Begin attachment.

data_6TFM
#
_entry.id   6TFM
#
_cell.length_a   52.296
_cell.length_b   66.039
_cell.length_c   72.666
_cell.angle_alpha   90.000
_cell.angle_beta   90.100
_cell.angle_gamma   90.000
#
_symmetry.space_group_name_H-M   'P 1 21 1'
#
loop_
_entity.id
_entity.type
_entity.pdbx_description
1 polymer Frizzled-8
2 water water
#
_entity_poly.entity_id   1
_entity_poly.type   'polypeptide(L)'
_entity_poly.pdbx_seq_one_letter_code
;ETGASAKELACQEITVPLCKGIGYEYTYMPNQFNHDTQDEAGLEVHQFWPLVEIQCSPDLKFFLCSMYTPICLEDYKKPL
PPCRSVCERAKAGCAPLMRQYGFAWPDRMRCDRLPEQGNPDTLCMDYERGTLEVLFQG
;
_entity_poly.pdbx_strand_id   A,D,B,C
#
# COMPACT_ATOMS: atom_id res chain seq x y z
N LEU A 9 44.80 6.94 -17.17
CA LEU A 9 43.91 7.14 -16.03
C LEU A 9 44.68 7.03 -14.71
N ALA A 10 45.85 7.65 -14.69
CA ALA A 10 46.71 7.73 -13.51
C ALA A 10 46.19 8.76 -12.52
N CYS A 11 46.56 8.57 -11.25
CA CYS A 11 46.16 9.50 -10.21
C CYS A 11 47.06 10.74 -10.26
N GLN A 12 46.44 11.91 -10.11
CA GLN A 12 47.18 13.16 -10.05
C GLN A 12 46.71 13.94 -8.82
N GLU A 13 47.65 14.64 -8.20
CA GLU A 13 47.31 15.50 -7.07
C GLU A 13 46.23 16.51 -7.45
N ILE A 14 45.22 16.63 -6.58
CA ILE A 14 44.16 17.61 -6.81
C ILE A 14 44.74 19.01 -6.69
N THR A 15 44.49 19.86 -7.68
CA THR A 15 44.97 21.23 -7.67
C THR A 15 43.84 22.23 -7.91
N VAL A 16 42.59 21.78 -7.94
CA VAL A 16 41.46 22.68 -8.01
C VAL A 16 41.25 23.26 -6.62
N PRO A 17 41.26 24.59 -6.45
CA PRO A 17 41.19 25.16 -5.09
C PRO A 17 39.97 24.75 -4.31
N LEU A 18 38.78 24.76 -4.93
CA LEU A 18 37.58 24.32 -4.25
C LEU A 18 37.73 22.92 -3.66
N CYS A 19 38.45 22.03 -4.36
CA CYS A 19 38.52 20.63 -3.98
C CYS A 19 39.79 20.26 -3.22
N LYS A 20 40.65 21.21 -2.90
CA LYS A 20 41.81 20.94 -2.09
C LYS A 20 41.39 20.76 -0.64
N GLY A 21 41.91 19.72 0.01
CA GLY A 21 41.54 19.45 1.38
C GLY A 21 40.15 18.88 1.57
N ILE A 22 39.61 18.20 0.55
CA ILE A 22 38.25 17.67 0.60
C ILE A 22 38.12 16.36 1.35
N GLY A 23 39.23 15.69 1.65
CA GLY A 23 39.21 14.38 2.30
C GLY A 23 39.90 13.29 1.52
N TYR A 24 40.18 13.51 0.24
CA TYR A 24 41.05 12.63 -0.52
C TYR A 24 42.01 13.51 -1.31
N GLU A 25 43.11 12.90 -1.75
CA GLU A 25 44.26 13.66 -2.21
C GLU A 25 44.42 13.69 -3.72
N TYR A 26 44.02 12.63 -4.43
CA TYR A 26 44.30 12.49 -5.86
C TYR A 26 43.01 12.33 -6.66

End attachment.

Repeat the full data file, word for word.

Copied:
data_6TFM
#
_entry.id   6TFM
#
_cell.length_a   52.296
_cell.length_b   66.039
_cell.length_c   72.666
_cell.angle_alpha   90.000
_cell.angle_beta   90.100
_cell.angle_gamma   90.000
#
_symmetry.space_group_name_H-M   'P 1 21 1'
#
loop_
_entity.id
_entity.type
_entity.pdbx_description
1 polymer Frizzled-8
2 water water
#
_entity_poly.entity_id   1
_entity_poly.type   'polypeptide(L)'
_entity_poly.pdbx_seq_one_letter_code
;ETGASAKELACQEITVPLCKGIGYEYTYMPNQFNHDTQDEAGLEVHQFWPLVEIQCSPDLKFFLCSMYTPICLEDYKKPL
PPCRSVCERAKAGCAPLMRQYGFAWPDRMRCDRLPEQGNPDTLCMDYERGTLEVLFQG
;
_entity_poly.pdbx_strand_id   A,D,B,C
#
# COMPACT_ATOMS: atom_id res chain seq x y z
N LEU A 9 44.80 6.94 -17.17
CA LEU A 9 43.91 7.14 -16.03
C LEU A 9 44.68 7.03 -14.71
N ALA A 10 45.85 7.65 -14.69
CA ALA A 10 46.71 7.73 -13.51
C ALA A 10 46.19 8.76 -12.52
N CYS A 11 46.56 8.57 -11.25
CA CYS A 11 46.16 9.50 -10.21
C CYS A 11 47.06 10.74 -10.26
N GLN A 12 46.44 11.91 -10.11
CA GLN A 12 47.18 13.16 -10.05
C GLN A 12 46.71 13.94 -8.82
N GLU A 13 47.65 14.64 -8.20
CA GLU A 13 47.31 15.50 -7.07
C GLU A 13 46.23 16.51 -7.45
N ILE A 14 45.22 16.63 -6.58
CA ILE A 14 44.16 17.61 -6.81
C ILE A 14 44.74 19.01 -6.69
N THR A 15 44.49 19.86 -7.68
CA THR A 15 44.97 21.23 -7.67
C THR A 15 43.84 22.23 -7.91
N VAL A 16 42.59 21.78 -7.94
CA VAL A 16 41.46 22.68 -8.01
C VAL A 16 41.25 23.26 -6.62
N PRO A 17 41.26 24.59 -6.45
CA PRO A 17 41.19 25.16 -5.09
C PRO A 17 39.97 24.75 -4.31
N LEU A 18 38.78 24.76 -4.93
CA LEU A 18 37.58 24.32 -4.25
C LEU A 18 37.73 22.92 -3.66
N CYS A 19 38.45 22.03 -4.36
CA CYS A 19 38.52 20.63 -3.98
C CYS A 19 39.79 20.26 -3.22
N LYS A 20 40.65 21.21 -2.90
CA LYS A 20 41.81 20.94 -2.09
C LYS A 20 41.39 20.76 -0.64
N GLY A 21 41.91 19.72 0.01
CA GLY A 21 41.54 19.45 1.38
C GLY A 21 40.15 18.88 1.57
N ILE A 22 39.61 18.20 0.55
CA ILE A 22 38.25 17.67 0.60
C ILE A 22 38.12 16.36 1.35
N GLY A 23 39.23 15.69 1.65
CA GLY A 23 39.21 14.38 2.30
C GLY A 23 39.90 13.29 1.52
N TYR A 24 40.18 13.51 0.24
CA TYR A 24 41.05 12.63 -0.52
C TYR A 24 42.01 13.51 -1.31
N GLU A 25 43.11 12.90 -1.75
CA GLU A 25 44.26 13.66 -2.21
C GLU A 25 44.42 13.69 -3.72
N TYR A 26 44.02 12.63 -4.43
CA TYR A 26 44.30 12.49 -5.86
C TYR A 26 43.01 12.33 -6.66